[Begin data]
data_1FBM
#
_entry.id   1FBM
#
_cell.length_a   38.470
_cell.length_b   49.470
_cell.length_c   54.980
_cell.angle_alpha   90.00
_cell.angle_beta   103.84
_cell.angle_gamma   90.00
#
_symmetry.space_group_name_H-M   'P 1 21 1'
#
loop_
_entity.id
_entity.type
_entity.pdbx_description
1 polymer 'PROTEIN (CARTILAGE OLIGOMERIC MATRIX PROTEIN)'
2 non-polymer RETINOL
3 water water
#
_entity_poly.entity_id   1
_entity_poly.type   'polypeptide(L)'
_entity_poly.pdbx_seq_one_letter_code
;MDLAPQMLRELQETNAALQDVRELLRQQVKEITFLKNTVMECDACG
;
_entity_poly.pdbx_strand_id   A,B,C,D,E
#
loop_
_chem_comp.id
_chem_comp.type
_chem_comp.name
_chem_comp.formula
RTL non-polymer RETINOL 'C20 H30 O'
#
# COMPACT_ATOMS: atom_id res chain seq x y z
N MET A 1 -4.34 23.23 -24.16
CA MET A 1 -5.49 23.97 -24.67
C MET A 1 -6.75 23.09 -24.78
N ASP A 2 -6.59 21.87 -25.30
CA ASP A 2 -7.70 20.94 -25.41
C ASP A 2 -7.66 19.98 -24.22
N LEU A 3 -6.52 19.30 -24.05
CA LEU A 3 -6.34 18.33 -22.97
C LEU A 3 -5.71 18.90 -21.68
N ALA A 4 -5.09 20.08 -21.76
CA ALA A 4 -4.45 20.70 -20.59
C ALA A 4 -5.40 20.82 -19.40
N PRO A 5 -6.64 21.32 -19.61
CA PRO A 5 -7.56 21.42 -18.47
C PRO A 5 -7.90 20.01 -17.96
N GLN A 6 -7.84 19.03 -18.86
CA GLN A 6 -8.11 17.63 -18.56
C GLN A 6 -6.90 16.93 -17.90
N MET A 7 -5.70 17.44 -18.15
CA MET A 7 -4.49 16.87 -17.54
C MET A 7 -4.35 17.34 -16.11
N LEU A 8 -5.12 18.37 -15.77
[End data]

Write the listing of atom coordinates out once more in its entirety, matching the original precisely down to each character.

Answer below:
data_1FBM
#
_entry.id   1FBM
#
_cell.length_a   38.470
_cell.length_b   49.470
_cell.length_c   54.980
_cell.angle_alpha   90.00
_cell.angle_beta   103.84
_cell.angle_gamma   90.00
#
_symmetry.space_group_name_H-M   'P 1 21 1'
#
loop_
_entity.id
_entity.type
_entity.pdbx_description
1 polymer 'PROTEIN (CARTILAGE OLIGOMERIC MATRIX PROTEIN)'
2 non-polymer RETINOL
3 water water
#
_entity_poly.entity_id   1
_entity_poly.type   'polypeptide(L)'
_entity_poly.pdbx_seq_one_letter_code
;MDLAPQMLRELQETNAALQDVRELLRQQVKEITFLKNTVMECDACG
;
_entity_poly.pdbx_strand_id   A,B,C,D,E
#
loop_
_chem_comp.id
_chem_comp.type
_chem_comp.name
_chem_comp.formula
RTL non-polymer RETINOL 'C20 H30 O'
#
# COMPACT_ATOMS: atom_id res chain seq x y z
N MET A 1 -4.34 23.23 -24.16
CA MET A 1 -5.49 23.97 -24.67
C MET A 1 -6.75 23.09 -24.78
N ASP A 2 -6.59 21.87 -25.30
CA ASP A 2 -7.70 20.94 -25.41
C ASP A 2 -7.66 19.98 -24.22
N LEU A 3 -6.52 19.30 -24.05
CA LEU A 3 -6.34 18.33 -22.97
C LEU A 3 -5.71 18.90 -21.68
N ALA A 4 -5.09 20.08 -21.76
CA ALA A 4 -4.45 20.70 -20.59
C ALA A 4 -5.40 20.82 -19.40
N PRO A 5 -6.64 21.32 -19.61
CA PRO A 5 -7.56 21.42 -18.47
C PRO A 5 -7.90 20.01 -17.96
N GLN A 6 -7.84 19.03 -18.86
CA GLN A 6 -8.11 17.63 -18.56
C GLN A 6 -6.90 16.93 -17.90
N MET A 7 -5.70 17.44 -18.15
CA MET A 7 -4.49 16.87 -17.54
C MET A 7 -4.35 17.34 -16.11
N LEU A 8 -5.12 18.37 -15.77